People are more confident to put their homes on the market, which is totally predictable and buyers are having more choice, says Harcourts managing director, Bryan Thomson.

Prices won’t continue to the extremes of 2022 but says he would struggle to say it’s a buyers’ market yet. Based on more listings, there will be greater choice but warns the best properties are always sought after.

What can first home buyers expect from 2022?

The 2021 housing boom means first home buyers will need to save an additional $35k for a 20% deposit when compared with this time last year. That’s a deposit of $187,220 for the national average asking price and a whopping $250,000 for the Auckland average asking price.

7. Increasing barriers to ownership

First home buyers can expect stringent bank criteria in 2022, with the biggest barrier to homeownership being getting the funds together, says CoreLogic chief economist Kelvin Davidson.

First home buyers have strongly stepped back, says Tony. The FOMO gauge from prospective buyers has fallen to a level not seen since April 2021 when the country was in its first nationwide lockdown and house prices were widely expected to decline.

8. Crackdown on lending

First home buyers’ ability to show their strong saving pattern is extremely important now and into 2022. Loan Markets mortgage adviser, Cameron Marcroft, says if you’re frugal you’ll be okay.

The advice he and his team give first home buyers is to get together three months of bank statements to show their spending habits over an average of this chunk of time.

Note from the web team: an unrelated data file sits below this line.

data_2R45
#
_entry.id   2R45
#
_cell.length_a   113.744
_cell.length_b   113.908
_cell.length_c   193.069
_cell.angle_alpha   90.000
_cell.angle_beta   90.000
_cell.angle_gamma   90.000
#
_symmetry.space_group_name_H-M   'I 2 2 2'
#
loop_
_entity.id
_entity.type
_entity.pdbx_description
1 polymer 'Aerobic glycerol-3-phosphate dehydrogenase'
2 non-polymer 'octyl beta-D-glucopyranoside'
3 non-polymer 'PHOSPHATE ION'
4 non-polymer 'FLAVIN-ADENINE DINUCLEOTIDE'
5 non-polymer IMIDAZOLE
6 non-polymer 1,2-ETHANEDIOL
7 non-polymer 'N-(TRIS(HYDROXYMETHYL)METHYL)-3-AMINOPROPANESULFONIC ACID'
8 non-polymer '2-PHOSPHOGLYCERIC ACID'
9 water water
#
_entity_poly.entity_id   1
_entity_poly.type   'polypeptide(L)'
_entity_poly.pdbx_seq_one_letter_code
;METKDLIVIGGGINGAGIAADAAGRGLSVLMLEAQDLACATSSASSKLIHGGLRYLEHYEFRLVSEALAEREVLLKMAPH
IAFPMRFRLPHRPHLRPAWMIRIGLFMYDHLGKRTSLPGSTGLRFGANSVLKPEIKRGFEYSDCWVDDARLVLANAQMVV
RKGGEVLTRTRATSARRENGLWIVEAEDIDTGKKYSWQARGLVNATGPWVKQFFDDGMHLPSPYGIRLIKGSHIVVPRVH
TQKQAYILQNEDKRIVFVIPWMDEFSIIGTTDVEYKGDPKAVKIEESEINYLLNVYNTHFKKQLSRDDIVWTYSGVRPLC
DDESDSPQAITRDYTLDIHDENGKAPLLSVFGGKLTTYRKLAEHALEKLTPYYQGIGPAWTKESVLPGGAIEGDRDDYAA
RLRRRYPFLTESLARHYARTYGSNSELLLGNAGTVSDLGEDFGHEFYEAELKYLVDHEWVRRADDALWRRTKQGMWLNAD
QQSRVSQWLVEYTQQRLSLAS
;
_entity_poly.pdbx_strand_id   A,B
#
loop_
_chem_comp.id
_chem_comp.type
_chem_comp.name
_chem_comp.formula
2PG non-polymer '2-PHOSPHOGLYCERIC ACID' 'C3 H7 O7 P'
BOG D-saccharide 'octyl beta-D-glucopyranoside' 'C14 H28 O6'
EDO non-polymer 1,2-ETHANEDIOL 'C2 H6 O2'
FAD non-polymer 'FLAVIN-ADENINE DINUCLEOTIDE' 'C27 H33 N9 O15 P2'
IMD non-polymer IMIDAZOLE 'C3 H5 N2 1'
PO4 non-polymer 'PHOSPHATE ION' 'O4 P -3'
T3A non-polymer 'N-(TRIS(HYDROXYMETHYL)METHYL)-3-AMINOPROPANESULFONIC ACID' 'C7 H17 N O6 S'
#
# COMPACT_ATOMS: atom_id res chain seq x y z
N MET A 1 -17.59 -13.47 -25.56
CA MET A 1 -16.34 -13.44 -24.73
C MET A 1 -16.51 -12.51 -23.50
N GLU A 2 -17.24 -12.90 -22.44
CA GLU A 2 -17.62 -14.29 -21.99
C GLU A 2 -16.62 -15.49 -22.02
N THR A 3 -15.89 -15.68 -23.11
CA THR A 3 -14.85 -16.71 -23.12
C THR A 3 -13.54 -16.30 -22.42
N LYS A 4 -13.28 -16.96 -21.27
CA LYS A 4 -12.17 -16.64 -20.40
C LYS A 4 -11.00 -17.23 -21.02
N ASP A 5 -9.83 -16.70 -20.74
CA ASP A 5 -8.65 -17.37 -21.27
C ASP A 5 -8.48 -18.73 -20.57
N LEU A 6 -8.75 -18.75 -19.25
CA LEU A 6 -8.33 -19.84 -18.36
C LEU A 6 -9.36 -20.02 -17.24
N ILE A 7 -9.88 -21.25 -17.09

8. Only going to get tougher

“We’ve seen things tighten and tighten in 2021. In certain areas, house price values doubled, and that’s massive in terms of people saving for a deposit and trying to get lending approved,” says First Home Buyers Club Spokesperson, Lesley Harris.

The saving grace, until recently, has been very low-interest rates, but they’re now rising. As they climb, there’s less lending that the banks deem you can service. None of this is getting easier, she says. 

9. Government support doesn’t go far enough

The First Home Buyers Club spokesperson would like to see good affordable housing, assistance with the deposit, and a refreshment of the HomeStart Grant. In Auckland, you can only get the grant if the home is valued under $700,000.

At the moment, 5% to 10% of first home buyers are eligible for that grant, says Lesley. You want this to be 95%, she argues.

10. Regional breakdown

Every region in the country reached a record average asking price. Due to historically low prices, Manawatū-Whanganui and Hawke’s Bay experienced more year-on-year growth than any other region in New Zealand.

Our major cities reached record-breaking prices, most notably the Wellington and Auckland markets. 

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Experts discuss the current state of Aotearoa’s property market and what Kiwis can expect in the year ahead.